The following data refer to college seniors and are taken from a New York Times Op-Ed posted May 14, 2011, Your So-Called Education by Richard Arum, a professor of sociology and education at New York University, and Josipa Roksa, an assistant professor of sociology at the University of Virginia, authors of Academically Adrift: Limited Learning on College Campuses. (Also a version of this op-ed appeared in print on May 15, 2011, on page WK10 of the New York edition with the headline: Your So-Called Education.)

  • 32 percent of the students did not take a single course with more than 40 pages of reading per week
  • 50 percent did not take any course requiring more than 20 pages of writing over the semester
  • average student spent only about 12 to 13 hours per week studying — about half the time a full-time college student in 1960 spent studying (Babcock & Marks)
  • students showed no significant progress on tests of critical thinking, complex reasoning and writing
    • 45 percent of the students would not have demonstrated gains of even one point over the first two years of college
    • 36 percent would not have shown such gains over four years of college
  • 36 percent of students in our study who reported spending 5 or fewer hours/week studying alone still had an average G.P.A. of 3.16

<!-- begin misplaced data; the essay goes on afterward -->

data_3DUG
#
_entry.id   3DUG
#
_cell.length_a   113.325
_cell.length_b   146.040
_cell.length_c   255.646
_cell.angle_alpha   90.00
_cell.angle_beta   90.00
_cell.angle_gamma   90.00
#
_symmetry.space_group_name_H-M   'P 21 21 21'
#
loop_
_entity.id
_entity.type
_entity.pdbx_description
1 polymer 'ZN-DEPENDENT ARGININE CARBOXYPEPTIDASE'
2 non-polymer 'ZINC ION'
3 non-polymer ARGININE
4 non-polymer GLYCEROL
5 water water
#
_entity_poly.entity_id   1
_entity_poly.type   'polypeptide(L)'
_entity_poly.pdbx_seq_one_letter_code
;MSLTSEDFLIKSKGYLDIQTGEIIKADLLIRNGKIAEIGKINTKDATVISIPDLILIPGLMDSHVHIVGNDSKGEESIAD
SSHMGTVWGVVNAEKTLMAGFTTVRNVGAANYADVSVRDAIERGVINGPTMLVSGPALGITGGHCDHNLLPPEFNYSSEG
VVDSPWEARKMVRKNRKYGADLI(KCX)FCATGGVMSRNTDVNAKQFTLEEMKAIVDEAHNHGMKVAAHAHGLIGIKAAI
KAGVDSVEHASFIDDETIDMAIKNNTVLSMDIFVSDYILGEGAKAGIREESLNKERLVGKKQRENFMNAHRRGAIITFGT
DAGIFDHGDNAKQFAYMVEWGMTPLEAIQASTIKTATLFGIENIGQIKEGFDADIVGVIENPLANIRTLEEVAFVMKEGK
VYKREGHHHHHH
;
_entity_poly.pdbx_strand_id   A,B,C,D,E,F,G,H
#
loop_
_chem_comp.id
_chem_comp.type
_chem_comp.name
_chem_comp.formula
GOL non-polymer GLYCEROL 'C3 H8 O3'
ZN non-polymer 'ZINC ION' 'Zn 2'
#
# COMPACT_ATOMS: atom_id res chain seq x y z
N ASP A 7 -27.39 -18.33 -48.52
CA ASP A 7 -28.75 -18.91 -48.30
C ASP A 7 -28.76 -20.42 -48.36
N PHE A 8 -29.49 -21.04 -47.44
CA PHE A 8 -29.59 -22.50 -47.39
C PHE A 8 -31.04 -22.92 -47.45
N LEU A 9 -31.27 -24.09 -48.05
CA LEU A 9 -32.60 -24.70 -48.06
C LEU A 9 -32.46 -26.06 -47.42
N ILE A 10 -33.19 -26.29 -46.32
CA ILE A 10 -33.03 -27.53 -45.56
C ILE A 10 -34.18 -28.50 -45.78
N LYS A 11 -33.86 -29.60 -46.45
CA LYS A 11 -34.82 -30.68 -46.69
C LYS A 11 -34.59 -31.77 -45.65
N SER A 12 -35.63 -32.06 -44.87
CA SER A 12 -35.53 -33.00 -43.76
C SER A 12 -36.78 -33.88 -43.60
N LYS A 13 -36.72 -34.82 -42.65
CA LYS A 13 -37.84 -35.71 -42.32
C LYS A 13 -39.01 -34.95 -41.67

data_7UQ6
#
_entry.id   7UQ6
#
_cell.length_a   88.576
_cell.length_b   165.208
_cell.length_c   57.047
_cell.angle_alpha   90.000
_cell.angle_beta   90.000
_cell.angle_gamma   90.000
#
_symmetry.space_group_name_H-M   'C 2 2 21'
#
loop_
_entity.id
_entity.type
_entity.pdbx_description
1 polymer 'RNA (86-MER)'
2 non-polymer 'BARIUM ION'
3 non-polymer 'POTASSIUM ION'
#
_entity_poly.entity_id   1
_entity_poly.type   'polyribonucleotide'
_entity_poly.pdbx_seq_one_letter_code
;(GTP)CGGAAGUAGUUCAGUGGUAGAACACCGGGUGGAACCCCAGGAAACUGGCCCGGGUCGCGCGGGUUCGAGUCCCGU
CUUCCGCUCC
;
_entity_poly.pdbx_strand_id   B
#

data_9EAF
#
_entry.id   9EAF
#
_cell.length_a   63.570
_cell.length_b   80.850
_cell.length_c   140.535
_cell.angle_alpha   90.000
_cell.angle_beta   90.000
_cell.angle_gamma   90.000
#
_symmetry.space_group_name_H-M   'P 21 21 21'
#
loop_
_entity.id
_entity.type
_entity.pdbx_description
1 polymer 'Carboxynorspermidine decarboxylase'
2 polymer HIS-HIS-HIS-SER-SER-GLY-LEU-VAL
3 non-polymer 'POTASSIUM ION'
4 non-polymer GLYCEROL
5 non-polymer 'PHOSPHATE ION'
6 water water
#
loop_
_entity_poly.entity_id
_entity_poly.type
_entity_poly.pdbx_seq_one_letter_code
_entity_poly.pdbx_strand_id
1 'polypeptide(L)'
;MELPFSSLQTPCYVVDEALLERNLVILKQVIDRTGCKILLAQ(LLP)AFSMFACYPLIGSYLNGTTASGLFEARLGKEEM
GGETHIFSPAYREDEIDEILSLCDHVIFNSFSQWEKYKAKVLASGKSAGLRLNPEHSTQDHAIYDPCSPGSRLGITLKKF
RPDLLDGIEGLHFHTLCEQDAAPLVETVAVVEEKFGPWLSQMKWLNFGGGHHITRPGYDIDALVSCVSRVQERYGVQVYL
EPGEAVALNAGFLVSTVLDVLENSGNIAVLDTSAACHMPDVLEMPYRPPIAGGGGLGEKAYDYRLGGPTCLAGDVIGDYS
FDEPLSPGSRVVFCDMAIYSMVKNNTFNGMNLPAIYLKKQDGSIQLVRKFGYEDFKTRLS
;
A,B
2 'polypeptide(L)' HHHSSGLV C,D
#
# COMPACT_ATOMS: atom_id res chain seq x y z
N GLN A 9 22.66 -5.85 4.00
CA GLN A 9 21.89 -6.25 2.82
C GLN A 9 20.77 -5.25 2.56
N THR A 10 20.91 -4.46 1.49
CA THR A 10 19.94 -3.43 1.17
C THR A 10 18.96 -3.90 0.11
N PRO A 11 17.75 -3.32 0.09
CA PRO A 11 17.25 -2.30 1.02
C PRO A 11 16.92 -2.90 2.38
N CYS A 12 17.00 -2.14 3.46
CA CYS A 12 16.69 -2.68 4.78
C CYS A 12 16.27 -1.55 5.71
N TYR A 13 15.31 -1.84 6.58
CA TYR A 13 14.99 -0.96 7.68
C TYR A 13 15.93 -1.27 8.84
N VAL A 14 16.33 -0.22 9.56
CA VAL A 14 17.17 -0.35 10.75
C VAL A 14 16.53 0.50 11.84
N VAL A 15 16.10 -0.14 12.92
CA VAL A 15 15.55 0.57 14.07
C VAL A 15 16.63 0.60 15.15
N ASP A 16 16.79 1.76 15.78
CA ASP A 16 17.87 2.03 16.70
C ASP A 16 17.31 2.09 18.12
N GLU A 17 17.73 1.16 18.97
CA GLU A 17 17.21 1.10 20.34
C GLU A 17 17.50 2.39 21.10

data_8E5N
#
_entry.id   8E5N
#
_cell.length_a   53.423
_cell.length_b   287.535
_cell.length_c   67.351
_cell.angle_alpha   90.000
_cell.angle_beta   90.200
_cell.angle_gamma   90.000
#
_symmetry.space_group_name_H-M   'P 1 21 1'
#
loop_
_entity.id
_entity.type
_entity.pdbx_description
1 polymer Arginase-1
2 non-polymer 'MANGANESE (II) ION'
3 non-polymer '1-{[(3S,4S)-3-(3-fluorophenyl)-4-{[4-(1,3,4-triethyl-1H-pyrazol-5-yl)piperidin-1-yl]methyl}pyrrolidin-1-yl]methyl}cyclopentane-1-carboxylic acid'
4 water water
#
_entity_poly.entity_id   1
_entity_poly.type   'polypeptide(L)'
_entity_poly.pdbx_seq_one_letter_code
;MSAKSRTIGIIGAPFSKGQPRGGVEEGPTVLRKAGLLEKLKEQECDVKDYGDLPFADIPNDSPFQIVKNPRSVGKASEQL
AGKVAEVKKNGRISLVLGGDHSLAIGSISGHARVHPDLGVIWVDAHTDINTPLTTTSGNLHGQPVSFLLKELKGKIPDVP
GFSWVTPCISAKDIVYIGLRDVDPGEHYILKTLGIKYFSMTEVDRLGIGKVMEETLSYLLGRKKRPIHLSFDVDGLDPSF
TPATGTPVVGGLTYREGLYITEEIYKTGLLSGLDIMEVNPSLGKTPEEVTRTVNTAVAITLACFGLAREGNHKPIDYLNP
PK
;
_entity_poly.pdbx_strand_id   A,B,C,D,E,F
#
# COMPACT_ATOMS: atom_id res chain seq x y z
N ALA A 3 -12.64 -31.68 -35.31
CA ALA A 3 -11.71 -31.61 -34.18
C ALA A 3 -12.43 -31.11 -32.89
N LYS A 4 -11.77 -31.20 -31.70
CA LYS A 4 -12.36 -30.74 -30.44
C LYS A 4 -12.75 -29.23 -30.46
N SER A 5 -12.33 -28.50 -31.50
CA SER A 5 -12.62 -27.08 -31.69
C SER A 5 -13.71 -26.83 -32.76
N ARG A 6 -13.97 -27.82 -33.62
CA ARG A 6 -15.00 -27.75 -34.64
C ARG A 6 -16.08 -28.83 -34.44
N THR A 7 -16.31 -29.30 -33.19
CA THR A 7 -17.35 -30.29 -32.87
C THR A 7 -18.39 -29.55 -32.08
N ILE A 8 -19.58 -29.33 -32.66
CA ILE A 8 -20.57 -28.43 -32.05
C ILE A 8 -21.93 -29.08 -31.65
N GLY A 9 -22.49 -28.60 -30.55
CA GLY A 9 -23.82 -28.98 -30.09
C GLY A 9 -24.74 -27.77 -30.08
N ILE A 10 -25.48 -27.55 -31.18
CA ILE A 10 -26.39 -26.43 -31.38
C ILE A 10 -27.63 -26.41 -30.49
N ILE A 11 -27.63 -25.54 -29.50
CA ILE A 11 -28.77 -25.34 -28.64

Why? Arum and Roksa point to “cultural changes in the relationship between student and colleges.”

When my sons began college, I passed along the advice I’d received years before: spend three hours studying for every one hour in class (e.g., 15-hour load=45/week — or about half one’s waking hours, given 8 hrs sleep/night). No, I never managed that much either way back when, but they were rather aghast … it’s a far, far cry from 12-15 hrs per week (one hour or less for every hour in class) which Arum and Roksa report!

[It’s not just college students, however.  Haven’t we all heard parents complain that their kids have little to no homework? “I did it in class,” they say. …Stopping now before I get on a rant…]

The op-ed suggestions for addressing the problem are rather large-scale. I’m left wondering what I/we as librarian/s can do…